Auckland Medical Officer of Health Richard Hoskins spent most of 2011 trying to stamp out measles from his community, after two separate outbreaks made more than 595 people ill in Auckland and many other parts of New Zealand.
Auckland Regional Public Health Service team members, including Dr Hoskins, worked many thousands of hours tracing the contacts of sick people to reduce the spread of the illness.
As well as finding and isolating any new cases, they were looking for any vulnerable contacts, such as children with cancer, who would be more likely to get seriously ill and need special care.
At times during the outbreaks, parents also had to be asked to keep unimmunised children at home to stop them from spreading the disease if they got sick.
So much work for something that Dr Hoskins says wouldn’t have happened if there was a higher rate of immunisation in New Zealand.
‘Our immunisation rate for babies is getting better but it’s not high enough overall and there is a whole generation of adults where it was far too low. The problem is that there are still enough people who are not immune for measles to really take hold like it did last year.
‘In the first outbreak in 2011, a child came back from the UK and went to a school where about 70 parents had elected not to immunise their children.’
Six children and one adult, all of whom had not been immunised, were infected by the first child and the outbreak was under way, with more than 30 new cases of measles in the worst week.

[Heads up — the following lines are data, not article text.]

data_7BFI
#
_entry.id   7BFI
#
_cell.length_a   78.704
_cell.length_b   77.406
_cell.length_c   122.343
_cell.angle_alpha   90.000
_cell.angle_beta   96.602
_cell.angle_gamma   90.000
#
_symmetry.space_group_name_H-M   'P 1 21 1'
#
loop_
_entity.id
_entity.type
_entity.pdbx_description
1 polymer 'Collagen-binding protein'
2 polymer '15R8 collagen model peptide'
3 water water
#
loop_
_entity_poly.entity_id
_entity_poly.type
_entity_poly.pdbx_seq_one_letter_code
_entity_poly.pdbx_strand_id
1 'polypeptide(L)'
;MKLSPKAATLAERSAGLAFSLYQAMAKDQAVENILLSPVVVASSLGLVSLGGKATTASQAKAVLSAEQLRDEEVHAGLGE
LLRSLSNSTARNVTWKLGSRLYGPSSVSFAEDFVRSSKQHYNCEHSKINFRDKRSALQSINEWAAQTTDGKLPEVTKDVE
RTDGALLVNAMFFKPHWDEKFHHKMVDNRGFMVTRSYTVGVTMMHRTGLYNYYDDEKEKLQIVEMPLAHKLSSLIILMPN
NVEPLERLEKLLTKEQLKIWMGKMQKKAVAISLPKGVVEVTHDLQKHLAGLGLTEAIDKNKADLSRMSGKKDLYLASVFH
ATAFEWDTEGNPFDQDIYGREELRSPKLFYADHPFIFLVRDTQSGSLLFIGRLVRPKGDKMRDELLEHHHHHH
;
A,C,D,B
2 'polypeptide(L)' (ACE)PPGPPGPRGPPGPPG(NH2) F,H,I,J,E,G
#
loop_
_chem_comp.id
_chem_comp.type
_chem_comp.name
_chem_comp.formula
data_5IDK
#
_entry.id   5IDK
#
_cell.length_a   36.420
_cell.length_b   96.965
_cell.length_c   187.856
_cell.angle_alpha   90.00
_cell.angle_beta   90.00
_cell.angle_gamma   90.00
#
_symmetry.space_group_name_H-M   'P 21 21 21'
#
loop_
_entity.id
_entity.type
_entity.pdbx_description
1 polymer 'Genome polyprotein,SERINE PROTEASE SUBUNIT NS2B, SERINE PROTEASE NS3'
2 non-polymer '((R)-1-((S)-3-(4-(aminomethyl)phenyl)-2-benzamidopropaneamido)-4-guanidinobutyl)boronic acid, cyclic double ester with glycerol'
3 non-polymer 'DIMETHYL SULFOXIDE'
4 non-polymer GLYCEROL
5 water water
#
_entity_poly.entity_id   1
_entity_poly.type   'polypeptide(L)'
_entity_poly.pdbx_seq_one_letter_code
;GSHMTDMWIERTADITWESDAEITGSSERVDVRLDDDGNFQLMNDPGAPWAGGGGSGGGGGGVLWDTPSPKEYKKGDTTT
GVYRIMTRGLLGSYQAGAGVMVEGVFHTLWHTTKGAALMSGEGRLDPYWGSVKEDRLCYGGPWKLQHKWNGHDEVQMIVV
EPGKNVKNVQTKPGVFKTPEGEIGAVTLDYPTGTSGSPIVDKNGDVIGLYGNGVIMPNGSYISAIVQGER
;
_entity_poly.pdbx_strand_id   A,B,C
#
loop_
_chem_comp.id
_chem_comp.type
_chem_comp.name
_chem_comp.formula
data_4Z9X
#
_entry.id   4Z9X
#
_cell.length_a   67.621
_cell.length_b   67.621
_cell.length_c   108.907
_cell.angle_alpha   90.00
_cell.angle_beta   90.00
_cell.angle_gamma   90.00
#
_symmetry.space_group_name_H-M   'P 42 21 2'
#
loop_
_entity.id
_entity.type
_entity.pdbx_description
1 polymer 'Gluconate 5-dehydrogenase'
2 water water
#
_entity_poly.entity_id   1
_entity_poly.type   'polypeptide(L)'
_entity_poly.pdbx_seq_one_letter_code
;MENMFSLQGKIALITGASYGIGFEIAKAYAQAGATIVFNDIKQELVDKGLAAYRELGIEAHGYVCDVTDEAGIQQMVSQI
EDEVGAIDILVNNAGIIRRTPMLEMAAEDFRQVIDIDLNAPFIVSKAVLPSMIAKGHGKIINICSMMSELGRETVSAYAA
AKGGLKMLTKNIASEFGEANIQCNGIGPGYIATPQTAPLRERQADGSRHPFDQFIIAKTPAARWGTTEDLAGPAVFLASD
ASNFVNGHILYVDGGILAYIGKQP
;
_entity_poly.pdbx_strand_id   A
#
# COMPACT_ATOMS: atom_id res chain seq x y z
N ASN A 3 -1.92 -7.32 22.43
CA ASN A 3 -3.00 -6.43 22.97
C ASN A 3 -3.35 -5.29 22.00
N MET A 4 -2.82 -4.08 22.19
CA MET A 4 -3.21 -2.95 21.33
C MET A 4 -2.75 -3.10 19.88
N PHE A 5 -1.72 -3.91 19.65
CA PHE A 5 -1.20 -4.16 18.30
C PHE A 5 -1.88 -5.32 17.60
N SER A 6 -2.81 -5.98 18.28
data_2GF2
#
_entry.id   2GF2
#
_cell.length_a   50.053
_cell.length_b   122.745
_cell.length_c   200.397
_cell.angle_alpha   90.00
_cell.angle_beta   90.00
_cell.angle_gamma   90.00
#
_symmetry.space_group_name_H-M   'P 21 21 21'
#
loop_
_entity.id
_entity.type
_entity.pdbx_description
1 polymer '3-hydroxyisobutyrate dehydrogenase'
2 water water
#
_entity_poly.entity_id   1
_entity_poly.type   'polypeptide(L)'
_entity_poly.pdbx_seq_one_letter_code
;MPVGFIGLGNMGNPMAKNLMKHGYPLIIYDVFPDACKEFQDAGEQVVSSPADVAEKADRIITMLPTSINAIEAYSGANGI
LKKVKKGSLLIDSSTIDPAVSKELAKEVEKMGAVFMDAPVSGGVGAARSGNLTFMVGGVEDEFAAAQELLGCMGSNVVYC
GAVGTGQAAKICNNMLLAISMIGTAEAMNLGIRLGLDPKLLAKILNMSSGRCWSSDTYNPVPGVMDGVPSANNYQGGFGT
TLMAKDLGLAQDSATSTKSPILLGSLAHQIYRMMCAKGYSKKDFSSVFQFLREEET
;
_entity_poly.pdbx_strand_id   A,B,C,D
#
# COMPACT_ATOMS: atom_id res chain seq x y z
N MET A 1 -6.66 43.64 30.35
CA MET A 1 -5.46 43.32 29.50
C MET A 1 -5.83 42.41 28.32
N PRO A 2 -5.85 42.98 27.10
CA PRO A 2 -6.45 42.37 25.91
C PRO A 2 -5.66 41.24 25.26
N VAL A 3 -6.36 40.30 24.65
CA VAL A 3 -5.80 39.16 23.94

‘At the end of the day we have had hundreds of people who didn’t need such a significant illness and all the other things it entails – lost days at school, weeks away from work, not being able to go to the school ball . . .’ Dr Hoskins says.
‘On top of that, there are all the unimmunised children who were not able to go to school and the parents that had to stay home from work to look after them.’
While measles can be a mild to moderate illness for most people, the Auckland Regional Public Health Service team don’t regret the many hours they have spent reducing its spread.
‘Most people make a full recovery from it but not everyone does and we don’t need it wrecking even a few lives,’ Dr Hoskins said.
When he was a medical student in the 1970s and 1980s Dr Hoskins remembers visiting a psychopaedic hospital that included patients who were permanently brain damaged from measles.
‘One of our biggest problems is that as a society we don’t have a collective memory of measles. You often hear people saying, “I got measles as a kid and it didn’t hurt me,” but most of us born before 1969 had measles before we were five and don’t remember what it was like. And it’s so long ago that many of our parents don’t either.
‘No one in New Zealand has died of measles since 1991 but if outbreaks such as those in 2011 continue to occur it is only a matter of time before it happens again.’
Several people in Auckland spent relatively long periods of time in hospital in the 2011 outbreaks, with many more visiting hospitals and after-hours clinics to be checked and rehydrated.
‘All of our measles cases in recent years can be traced back overseas. The next cases will come in that way too,’ Dr Hoskins says.
‘The best thing we can do is to eliminate measles from New Zealand and the globe through immunisation, just as we did with smallpox. If anyone wasn’t vaccinated as a baby and they were born after 1969, it’s free and never too late.’
This case study was originally published in Immunisation: Making a choice for your children.